Our preparations always begin with an early roadside warm-up at 9.15. This year we were placed in Docklands, beside the 18 mile marker, and our audience consisted of race-stewards and paramedics. It must have been odd for them to see 20 or more blue-shirted enthusiasts pop up on the pavement singing silly rounds and doing penguin jumps. But at least we were able to ease some of the pre-race tension and before long our warm-up had an appreciative audience of people decked out in official day-glo orange or yellow tabards.
It's amazing how the excitement builds. First to come barrelling through at a tremendous pace are the elite wheelchair athletes. They're followed by more paralympians, then the elite non-disabled women and men, the club runners and finally the thousands of regular folks who've put their all into raising money for myriad good causes. Some have also put considerable effort into their imaginative costumes. We saw bright yellow emojis, several bears and a crocodile run by and that's before we'd been to the pub!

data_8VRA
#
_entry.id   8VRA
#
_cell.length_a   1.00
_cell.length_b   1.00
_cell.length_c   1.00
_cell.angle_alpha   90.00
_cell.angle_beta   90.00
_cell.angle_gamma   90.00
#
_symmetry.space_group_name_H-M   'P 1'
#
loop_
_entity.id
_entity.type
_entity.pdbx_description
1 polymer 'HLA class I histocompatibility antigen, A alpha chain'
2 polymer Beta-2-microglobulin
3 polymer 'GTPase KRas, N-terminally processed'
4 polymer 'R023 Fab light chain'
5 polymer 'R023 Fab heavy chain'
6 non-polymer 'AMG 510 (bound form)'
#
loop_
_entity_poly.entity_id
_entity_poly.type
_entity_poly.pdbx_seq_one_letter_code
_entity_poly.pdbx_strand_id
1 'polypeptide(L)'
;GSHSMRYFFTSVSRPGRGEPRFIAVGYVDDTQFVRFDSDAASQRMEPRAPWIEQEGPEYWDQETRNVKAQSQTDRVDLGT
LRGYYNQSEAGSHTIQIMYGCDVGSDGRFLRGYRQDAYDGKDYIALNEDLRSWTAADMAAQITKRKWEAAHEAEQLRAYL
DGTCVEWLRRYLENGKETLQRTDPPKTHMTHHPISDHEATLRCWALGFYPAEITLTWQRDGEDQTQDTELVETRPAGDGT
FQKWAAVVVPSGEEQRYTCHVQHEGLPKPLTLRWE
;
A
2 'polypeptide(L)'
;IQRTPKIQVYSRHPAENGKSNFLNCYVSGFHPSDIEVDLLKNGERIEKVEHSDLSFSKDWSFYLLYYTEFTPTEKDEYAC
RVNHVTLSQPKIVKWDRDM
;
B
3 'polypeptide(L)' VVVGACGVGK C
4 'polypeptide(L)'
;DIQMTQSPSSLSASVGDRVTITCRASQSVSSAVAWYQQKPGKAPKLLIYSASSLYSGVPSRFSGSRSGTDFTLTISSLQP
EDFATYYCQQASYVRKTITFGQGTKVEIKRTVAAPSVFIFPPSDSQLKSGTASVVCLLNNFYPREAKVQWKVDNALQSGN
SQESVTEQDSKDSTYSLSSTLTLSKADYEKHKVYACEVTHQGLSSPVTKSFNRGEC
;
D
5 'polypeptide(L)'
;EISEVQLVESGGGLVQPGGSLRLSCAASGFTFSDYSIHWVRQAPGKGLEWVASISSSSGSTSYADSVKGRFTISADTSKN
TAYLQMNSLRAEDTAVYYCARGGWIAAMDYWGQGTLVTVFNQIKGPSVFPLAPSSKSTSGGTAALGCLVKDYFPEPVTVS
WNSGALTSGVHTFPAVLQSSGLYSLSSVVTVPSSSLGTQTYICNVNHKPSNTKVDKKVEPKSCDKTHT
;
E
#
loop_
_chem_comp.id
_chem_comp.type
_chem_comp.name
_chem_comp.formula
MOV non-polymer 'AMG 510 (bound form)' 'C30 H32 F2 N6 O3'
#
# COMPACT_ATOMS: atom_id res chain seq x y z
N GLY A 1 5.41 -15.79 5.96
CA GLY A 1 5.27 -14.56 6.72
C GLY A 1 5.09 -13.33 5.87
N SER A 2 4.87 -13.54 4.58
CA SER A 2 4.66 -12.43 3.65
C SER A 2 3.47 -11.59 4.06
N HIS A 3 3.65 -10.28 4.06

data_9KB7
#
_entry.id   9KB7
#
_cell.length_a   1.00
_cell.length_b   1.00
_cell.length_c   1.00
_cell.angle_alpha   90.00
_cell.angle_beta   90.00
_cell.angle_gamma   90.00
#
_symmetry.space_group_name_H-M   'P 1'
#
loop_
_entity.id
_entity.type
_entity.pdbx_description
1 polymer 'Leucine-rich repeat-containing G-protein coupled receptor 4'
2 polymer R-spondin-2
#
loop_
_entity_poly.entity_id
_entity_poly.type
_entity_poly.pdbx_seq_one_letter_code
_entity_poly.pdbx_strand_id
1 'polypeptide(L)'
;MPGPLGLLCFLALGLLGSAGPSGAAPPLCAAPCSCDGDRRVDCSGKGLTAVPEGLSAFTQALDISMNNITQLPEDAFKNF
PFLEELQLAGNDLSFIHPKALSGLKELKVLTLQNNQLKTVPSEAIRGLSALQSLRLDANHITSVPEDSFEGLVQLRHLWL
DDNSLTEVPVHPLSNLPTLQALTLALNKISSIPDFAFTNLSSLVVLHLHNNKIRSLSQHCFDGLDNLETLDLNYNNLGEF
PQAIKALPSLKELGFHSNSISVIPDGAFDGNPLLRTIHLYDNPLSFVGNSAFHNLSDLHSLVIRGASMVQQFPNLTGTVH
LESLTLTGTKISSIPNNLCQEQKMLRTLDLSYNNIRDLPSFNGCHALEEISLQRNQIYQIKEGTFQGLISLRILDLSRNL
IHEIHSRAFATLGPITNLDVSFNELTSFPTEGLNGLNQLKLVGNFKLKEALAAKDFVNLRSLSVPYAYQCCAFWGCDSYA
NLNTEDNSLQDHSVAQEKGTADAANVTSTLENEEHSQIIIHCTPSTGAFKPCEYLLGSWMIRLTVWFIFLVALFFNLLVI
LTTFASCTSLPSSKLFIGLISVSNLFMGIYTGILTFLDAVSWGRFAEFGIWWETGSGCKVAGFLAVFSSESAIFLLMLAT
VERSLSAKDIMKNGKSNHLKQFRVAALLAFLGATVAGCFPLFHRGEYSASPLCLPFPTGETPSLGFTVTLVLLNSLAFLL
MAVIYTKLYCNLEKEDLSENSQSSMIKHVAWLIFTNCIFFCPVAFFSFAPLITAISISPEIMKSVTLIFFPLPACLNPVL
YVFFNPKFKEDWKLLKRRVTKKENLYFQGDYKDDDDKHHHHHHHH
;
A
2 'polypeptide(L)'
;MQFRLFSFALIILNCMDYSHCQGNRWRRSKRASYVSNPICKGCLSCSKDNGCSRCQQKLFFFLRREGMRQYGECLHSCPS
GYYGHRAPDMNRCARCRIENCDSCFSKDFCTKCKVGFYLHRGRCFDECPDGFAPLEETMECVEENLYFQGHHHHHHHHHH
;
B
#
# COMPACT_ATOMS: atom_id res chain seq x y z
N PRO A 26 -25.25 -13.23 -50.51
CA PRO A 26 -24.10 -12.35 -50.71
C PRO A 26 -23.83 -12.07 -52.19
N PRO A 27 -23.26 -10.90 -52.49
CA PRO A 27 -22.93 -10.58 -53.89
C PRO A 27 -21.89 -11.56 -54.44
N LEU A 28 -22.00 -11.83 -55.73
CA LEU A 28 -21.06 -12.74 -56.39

It's a privilege to sing, to wave and cheer all the participants on towards the finish, and for the chorus it's a marathon performance in more than one sense. Our set list included ten of our most crowd-pleasing songs. This year we sang the entire set four times, with a break for take-away coffee between each performance, and the chance to shout some encouragement to the competitors. This year for the first time we started cheering on by name those who'd had their own names emblazoned on their shirts. Greg Nixon, one of our leads had recently run the Manchester Marathon and he told us that hearing spectators urge him on by name had given him a real lift - we hope we were able to do the same for others.
For us, the stand-out moment of the 2017 marathon came when a man who'd just run by suddenly stopped, turned around and came back to film one of our songs on his phone. It must have added at least a couple of minutes to his time, but we hope he'll enjoy replaying the video he captured of us providing a spirited rendition of "Drunken sailor".
The chorus would like to pay tribute to all those who put such amazing effort into running the London Marathon. It's one of the world's most spectacular sporting and community events and it was wonderful, as barbershoppers, to be included. We can barely wait for next year.